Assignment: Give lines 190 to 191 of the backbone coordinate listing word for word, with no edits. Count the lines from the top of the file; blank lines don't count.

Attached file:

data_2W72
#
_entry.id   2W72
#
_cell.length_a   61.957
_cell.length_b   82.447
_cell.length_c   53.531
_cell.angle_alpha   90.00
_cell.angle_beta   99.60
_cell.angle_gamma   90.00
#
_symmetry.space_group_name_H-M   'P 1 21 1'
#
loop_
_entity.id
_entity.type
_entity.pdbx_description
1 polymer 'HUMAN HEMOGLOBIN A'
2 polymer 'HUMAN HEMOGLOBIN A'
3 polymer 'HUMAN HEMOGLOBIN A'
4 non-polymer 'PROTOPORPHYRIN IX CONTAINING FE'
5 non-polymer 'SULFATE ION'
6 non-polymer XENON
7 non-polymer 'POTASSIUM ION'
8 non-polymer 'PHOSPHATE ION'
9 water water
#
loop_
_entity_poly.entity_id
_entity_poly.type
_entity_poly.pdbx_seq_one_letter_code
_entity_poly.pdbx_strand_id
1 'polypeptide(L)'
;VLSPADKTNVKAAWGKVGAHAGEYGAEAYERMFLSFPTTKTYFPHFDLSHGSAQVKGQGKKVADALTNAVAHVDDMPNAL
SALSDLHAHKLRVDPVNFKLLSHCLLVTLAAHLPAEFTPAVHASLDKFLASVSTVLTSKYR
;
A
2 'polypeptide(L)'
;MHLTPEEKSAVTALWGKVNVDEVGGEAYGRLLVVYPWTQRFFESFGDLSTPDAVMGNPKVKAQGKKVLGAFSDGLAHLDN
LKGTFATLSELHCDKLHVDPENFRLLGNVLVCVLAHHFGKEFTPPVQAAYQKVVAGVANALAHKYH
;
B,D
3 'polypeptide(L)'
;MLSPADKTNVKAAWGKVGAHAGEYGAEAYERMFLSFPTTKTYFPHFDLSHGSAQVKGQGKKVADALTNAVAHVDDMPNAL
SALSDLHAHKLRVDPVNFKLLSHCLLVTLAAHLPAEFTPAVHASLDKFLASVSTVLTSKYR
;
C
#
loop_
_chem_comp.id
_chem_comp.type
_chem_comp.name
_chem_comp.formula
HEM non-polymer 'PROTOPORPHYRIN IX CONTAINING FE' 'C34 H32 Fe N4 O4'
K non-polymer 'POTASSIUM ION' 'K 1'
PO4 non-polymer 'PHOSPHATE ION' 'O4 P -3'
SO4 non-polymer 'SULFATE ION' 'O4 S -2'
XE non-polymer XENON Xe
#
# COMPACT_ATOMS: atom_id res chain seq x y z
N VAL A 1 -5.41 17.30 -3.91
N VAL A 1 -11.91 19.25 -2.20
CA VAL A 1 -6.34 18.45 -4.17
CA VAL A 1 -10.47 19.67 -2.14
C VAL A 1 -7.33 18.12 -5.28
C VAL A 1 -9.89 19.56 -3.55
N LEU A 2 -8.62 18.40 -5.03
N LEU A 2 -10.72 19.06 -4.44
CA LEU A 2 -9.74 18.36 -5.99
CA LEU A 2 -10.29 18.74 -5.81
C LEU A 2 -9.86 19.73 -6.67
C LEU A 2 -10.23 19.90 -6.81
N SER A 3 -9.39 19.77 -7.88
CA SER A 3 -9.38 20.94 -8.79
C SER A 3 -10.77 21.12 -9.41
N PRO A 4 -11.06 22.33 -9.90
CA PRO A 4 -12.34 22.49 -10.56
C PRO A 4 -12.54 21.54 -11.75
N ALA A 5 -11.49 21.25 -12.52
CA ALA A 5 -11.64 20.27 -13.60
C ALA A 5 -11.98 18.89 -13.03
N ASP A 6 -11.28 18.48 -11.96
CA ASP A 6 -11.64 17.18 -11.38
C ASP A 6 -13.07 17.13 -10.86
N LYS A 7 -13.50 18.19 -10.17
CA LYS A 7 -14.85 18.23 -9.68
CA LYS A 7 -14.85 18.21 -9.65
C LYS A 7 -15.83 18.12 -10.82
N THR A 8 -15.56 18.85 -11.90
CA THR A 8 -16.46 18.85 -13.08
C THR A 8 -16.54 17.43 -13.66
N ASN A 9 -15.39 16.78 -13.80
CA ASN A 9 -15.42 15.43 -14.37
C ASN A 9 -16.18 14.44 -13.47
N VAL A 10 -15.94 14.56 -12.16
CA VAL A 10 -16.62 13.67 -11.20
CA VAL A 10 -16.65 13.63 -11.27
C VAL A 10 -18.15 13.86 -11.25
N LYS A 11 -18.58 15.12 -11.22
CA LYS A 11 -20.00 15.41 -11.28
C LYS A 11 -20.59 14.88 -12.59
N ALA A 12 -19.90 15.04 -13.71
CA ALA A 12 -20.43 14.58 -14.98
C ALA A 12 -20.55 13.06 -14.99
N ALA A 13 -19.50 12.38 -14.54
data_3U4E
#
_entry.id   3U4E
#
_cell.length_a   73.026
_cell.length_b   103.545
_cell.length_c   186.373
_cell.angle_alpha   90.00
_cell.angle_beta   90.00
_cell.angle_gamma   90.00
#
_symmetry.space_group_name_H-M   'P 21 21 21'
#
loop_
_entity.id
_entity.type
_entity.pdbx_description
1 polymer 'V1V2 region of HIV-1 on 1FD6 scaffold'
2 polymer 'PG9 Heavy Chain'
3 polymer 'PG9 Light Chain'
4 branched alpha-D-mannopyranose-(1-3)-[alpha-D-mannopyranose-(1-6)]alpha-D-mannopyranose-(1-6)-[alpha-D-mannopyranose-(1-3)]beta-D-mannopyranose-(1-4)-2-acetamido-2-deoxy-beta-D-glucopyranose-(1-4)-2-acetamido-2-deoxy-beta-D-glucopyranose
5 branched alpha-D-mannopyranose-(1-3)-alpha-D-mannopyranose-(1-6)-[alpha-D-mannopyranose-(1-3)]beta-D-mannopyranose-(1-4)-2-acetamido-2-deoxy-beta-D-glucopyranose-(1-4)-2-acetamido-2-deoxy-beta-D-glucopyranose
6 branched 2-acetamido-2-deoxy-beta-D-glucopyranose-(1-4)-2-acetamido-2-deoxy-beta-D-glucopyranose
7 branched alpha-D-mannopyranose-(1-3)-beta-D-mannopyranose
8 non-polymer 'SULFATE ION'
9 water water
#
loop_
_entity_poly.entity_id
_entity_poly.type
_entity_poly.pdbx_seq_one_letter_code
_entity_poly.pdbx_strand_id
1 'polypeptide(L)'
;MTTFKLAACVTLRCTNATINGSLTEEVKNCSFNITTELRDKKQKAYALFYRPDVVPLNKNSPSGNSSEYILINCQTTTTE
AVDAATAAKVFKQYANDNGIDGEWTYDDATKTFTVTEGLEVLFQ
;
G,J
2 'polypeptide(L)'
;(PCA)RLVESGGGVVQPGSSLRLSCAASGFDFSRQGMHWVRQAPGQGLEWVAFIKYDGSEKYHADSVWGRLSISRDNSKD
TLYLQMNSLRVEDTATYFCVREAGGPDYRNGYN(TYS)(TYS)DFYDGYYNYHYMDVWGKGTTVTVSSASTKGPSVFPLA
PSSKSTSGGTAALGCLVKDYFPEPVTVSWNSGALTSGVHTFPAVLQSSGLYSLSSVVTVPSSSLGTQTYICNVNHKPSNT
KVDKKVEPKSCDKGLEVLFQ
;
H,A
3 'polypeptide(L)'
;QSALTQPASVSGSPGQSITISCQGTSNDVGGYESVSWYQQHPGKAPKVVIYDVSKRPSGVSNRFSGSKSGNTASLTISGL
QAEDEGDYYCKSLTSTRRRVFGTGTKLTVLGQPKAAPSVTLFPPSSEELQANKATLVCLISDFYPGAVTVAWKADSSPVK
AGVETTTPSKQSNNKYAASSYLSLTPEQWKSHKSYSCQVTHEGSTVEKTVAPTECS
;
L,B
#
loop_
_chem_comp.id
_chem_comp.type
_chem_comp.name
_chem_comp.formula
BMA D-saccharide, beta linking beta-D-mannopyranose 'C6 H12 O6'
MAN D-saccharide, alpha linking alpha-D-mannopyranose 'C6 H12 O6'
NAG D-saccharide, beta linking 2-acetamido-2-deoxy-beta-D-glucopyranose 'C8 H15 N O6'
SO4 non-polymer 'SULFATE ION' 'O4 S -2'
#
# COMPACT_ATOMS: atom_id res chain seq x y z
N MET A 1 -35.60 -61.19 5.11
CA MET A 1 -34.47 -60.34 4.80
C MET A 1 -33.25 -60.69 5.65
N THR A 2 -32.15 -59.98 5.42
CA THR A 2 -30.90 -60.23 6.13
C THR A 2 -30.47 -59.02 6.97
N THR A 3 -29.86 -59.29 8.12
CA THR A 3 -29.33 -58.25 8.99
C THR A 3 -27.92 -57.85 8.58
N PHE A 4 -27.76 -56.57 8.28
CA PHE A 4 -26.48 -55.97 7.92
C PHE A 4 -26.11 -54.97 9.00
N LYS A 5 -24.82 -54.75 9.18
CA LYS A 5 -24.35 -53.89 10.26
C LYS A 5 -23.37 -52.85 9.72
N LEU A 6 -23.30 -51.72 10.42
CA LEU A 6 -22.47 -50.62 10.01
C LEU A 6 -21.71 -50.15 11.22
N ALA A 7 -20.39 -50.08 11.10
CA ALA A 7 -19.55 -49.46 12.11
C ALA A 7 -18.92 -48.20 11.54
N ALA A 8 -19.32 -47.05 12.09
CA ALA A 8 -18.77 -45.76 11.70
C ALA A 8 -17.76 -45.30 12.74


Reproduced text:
CA ALA A 8 -18.77 -45.76 11.70
C ALA A 8 -17.76 -45.30 12.74